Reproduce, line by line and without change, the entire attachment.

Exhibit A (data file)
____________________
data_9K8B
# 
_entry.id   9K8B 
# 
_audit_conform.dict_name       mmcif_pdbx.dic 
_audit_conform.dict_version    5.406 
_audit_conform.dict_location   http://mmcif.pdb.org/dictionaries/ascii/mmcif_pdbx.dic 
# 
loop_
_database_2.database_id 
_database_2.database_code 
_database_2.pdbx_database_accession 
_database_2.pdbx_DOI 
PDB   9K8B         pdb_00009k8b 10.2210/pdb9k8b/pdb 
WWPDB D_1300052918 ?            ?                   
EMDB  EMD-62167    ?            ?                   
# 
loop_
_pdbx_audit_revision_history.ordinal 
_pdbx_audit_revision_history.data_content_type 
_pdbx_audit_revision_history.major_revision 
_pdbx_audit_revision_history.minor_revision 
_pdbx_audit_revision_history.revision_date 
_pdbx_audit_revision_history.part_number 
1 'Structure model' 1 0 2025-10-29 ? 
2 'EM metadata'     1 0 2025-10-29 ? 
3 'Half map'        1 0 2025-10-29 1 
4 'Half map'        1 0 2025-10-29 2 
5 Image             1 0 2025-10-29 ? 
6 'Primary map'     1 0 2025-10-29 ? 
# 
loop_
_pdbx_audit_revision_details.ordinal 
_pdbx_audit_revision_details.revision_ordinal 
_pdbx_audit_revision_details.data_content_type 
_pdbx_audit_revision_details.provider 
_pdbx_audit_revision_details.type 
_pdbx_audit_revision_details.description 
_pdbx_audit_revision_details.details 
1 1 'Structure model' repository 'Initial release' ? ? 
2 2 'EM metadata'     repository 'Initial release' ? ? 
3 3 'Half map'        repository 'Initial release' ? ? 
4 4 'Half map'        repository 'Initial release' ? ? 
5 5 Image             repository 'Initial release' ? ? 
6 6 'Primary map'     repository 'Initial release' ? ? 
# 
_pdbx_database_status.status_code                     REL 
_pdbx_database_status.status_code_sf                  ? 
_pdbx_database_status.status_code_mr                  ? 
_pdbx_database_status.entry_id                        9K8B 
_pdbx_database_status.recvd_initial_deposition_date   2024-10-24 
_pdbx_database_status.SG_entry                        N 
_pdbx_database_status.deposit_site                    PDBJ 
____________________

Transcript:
data_9K8B
# 
_entry.id   9K8B 
# 
_audit_conform.dict_name       mmcif_pdbx.dic 
_audit_conform.dict_version    5.406 
_audit_conform.dict_location   http://mmcif.pdb.org/dictionaries/ascii/mmcif_pdbx.dic 
# 
loop_
_database_2.database_id 
_database_2.database_code 
_database_2.pdbx_database_accession 
_database_2.pdbx_DOI 
PDB   9K8B         pdb_00009k8b 10.2210/pdb9k8b/pdb 
WWPDB D_1300052918 ?            ?                   
EMDB  EMD-62167    ?            ?                   
# 
loop_
_pdbx_audit_revision_history.ordinal 
_pdbx_audit_revision_history.data_content_type 
_pdbx_audit_revision_history.major_revision 
_pdbx_audit_revision_history.minor_revision 
_pdbx_audit_revision_history.revision_date 
_pdbx_audit_revision_history.part_number 
1 'Structure model' 1 0 2025-10-29 ? 
2 'EM metadata'     1 0 2025-10-29 ? 
3 'Half map'        1 0 2025-10-29 1 
4 'Half map'        1 0 2025-10-29 2 
5 Image             1 0 2025-10-29 ? 
6 'Primary map'     1 0 2025-10-29 ? 
# 
loop_
_pdbx_audit_revision_details.ordinal 
_pdbx_audit_revision_details.revision_ordinal 
_pdbx_audit_revision_details.data_content_type 
_pdbx_audit_revision_details.provider 
_pdbx_audit_revision_details.type 
_pdbx_audit_revision_details.description 
_pdbx_audit_revision_details.details 
1 1 'Structure model' repository 'Initial release' ? ? 
2 2 'EM metadata'     repository 'Initial release' ? ? 
3 3 'Half map'        repository 'Initial release' ? ? 
4 4 'Half map'        repository 'Initial release' ? ? 
5 5 Image             repository 'Initial release' ? ? 
6 6 'Primary map'     repository 'Initial release' ? ? 
# 
_pdbx_database_status.status_code                     REL 
_pdbx_database_status.status_code_sf                  ? 
_pdbx_database_status.status_code_mr                  ? 
_pdbx_database_status.entry_id                        9K8B 
_pdbx_database_status.recvd_initial_deposition_date   2024-10-24 
_pdbx_database_status.SG_entry                        N 
_pdbx_database_status.deposit_site                    PDBJ 